Everyone Is Using Stock and More of It
By Gordon Kaye
Whenever it is time to summarize and capture the essence of our reader survey results, my fervent hope is that I can find — or even fabricate — something new, something edgy, something trendy, something surprising, something controversial.
No such luck with our 32nd annual Stock Visual Reader Survey, which reaffirms that pretty much everyone uses stock imagery, that creatives are actually using more of it, and that we are mostly satisfied with the quality and quantity and direction of the content. To be specific, 93% of respondents say they use stock imagery in their work. And 64% say they are using more stock now than in the recent years as opposed to only 15% saying they use less.
Not everything is static, of course. For example, business and industry-related images topped “people” as the most frequently licensed category for the first time in decades. Search capability is more valued than ever when choosing a stock provider. And no one seems to care about having exclusive rights to an image; exclusivity was once a hot-button issue for stock users.
In short, the 2018 survey reaffirms that, in the three-plus decades that GDUSA has intently observed this market segment, stock usage has fully evolved from marginal and sketchy to mainstream and trusted. Polarizing disputes of the past about stock’s impact on artistic integrity, creativity and originality appear to have evaporated, leaving a sense of positive calm acceptance. Ommmmm.
Here are a few takeaways:
1. Essential Resource
Stock visuals are a vital creative resource for graphic designers, transitioning over decades from a last resort to an essential tool. Why? There are a thousand reasons that boil down to a single core explanation. Society and business has become more visually hungry and more visually sophisticated at the same time that creative businesses are squeezed by tight budgets, short turnarounds, challenging assignments, multiple media, demanding clients and digital workflow. Stock visuals offer a solution because the central value proposition — choice, content, accessibility, affordability, convenience and speed — dovetails perfectly with the intense demand for more imagery. There has rarely been such a convergence of a product and its times.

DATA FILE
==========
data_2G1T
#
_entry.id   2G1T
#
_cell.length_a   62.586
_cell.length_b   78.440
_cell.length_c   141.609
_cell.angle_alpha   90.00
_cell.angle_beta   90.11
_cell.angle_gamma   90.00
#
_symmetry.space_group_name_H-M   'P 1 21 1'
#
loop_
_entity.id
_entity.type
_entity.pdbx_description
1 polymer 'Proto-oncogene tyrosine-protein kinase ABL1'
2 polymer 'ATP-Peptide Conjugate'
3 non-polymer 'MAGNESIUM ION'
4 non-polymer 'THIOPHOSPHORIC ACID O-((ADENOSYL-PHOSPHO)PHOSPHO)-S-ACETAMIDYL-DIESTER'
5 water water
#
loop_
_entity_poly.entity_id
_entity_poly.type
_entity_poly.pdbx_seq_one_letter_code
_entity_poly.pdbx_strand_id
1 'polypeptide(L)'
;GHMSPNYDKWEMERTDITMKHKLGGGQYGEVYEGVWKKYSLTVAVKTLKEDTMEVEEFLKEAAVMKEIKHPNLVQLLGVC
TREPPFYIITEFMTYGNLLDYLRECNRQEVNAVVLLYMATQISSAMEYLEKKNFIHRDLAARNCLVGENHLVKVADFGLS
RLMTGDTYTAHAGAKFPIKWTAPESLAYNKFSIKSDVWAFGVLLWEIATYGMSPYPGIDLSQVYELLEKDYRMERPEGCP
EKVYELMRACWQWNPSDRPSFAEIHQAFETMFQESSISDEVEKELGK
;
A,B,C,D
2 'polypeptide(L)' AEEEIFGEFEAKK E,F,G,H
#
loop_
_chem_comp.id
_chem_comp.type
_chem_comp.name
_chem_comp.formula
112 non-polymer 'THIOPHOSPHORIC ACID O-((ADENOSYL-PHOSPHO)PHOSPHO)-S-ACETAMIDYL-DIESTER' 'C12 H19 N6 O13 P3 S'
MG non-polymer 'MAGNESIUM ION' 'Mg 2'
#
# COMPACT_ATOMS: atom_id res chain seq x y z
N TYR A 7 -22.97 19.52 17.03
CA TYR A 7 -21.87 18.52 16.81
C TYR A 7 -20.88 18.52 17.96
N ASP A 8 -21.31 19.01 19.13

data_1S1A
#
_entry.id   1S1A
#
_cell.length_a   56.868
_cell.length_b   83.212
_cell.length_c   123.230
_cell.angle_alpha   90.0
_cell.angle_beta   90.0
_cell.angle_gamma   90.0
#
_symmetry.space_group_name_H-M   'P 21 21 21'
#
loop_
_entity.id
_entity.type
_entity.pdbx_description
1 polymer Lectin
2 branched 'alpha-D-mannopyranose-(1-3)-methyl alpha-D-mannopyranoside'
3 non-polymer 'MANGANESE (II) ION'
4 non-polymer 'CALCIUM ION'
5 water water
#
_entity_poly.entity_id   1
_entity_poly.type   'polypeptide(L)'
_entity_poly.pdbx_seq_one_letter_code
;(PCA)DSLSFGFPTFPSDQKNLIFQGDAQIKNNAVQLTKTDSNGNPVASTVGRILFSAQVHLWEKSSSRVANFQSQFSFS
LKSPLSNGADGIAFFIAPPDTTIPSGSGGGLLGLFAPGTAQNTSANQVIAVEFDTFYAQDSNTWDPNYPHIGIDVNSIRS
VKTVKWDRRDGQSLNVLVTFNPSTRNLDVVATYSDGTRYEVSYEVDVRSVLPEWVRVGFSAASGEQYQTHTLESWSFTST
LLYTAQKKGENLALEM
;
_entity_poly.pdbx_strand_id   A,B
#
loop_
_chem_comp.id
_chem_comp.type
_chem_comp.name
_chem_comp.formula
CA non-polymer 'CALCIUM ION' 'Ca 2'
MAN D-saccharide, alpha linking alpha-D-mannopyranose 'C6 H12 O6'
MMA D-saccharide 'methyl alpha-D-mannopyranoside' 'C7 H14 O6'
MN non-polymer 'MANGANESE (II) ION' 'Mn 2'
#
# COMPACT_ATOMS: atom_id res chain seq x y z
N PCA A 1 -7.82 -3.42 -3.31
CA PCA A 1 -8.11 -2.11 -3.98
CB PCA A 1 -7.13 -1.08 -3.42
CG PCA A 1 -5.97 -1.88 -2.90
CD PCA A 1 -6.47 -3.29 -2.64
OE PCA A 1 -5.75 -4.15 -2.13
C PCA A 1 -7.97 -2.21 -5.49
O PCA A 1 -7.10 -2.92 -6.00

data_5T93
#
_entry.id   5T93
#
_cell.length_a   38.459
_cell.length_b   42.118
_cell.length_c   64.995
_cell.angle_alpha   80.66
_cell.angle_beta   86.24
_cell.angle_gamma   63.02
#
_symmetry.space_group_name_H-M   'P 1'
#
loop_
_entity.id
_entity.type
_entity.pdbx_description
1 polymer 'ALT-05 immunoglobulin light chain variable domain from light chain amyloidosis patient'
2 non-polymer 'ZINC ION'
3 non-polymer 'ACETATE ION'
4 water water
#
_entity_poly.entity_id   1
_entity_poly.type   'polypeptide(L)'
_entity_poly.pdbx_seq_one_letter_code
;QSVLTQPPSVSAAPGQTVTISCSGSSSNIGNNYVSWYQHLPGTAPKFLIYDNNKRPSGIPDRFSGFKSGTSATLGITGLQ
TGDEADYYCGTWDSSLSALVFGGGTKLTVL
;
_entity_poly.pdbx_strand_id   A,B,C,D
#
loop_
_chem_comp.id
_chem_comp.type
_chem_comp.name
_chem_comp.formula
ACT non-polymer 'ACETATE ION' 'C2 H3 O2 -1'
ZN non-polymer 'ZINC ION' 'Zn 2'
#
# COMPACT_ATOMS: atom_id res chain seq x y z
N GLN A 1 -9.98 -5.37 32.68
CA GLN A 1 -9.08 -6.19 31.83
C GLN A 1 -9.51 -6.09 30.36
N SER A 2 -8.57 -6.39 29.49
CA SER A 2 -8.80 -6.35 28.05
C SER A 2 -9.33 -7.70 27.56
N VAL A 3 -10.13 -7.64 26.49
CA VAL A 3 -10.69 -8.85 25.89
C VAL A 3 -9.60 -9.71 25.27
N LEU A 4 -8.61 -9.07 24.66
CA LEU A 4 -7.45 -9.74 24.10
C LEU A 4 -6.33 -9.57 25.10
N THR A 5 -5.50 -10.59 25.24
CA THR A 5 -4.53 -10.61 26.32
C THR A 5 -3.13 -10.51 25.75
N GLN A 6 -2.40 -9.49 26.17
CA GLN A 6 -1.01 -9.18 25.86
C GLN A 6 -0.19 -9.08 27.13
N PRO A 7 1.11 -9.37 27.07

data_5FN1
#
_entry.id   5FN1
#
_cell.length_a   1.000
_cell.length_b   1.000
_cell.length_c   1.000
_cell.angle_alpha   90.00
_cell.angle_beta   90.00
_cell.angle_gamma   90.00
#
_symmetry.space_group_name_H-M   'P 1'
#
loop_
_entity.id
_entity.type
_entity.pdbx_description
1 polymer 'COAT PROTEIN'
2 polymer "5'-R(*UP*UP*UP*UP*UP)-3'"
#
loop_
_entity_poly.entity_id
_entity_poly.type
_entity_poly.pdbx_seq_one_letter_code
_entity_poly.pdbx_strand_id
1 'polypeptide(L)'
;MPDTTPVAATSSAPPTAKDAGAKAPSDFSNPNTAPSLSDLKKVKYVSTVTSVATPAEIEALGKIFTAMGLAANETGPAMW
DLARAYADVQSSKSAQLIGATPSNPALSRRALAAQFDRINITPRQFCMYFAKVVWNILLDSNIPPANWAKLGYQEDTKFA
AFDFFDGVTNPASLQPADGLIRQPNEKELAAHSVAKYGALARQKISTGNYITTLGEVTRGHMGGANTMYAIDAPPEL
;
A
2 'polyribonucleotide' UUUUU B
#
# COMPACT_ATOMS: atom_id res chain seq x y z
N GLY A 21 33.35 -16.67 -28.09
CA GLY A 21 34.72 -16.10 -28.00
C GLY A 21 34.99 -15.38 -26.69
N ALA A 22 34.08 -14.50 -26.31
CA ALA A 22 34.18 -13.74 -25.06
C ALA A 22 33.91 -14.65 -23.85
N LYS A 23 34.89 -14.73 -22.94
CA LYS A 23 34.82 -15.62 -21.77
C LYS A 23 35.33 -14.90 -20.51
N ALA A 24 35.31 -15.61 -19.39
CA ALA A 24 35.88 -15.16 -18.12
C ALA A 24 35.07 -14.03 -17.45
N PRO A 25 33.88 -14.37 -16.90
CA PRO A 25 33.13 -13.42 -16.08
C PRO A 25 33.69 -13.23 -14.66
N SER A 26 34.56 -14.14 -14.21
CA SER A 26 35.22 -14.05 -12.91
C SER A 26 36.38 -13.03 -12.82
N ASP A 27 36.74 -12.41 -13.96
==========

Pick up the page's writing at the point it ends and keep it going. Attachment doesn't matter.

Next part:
2. Ease of Use
In 2018, creatives say that stock imagery is just plain better in terms of quality, quantity, selection, subject matter, affordability, search and delivery. This, of course, varies from provider to provider, but the overall result is an abundance of choices at a range of price points delivered by an increasingly robust infrastructure. Put simply, the right image is easier to find, access, license, use and repurpose.
3. Legitimacy Achieve
Conceptually related, stock has achieved legitimacy. This may not be news to a new generation of designers, but it is stunning in the broad historical sweep given the stigma that hung over the industry in its early years. Today stock providers are perceived as necessary – indeed desireable – professional partners, collaborators, even trendsetters.
4. More Imagery More Often
While it is no longer a surprise that stock visuals are popular, what continues to amaze are the soaring levels of use. This year, more than nine-in-ten designers report licensing or buying stock visuals; one-third say they turn to it more than 100 times a year; and, trendwise, nearly two-third of respondents say the trend is to using stock “more often” as time goes on.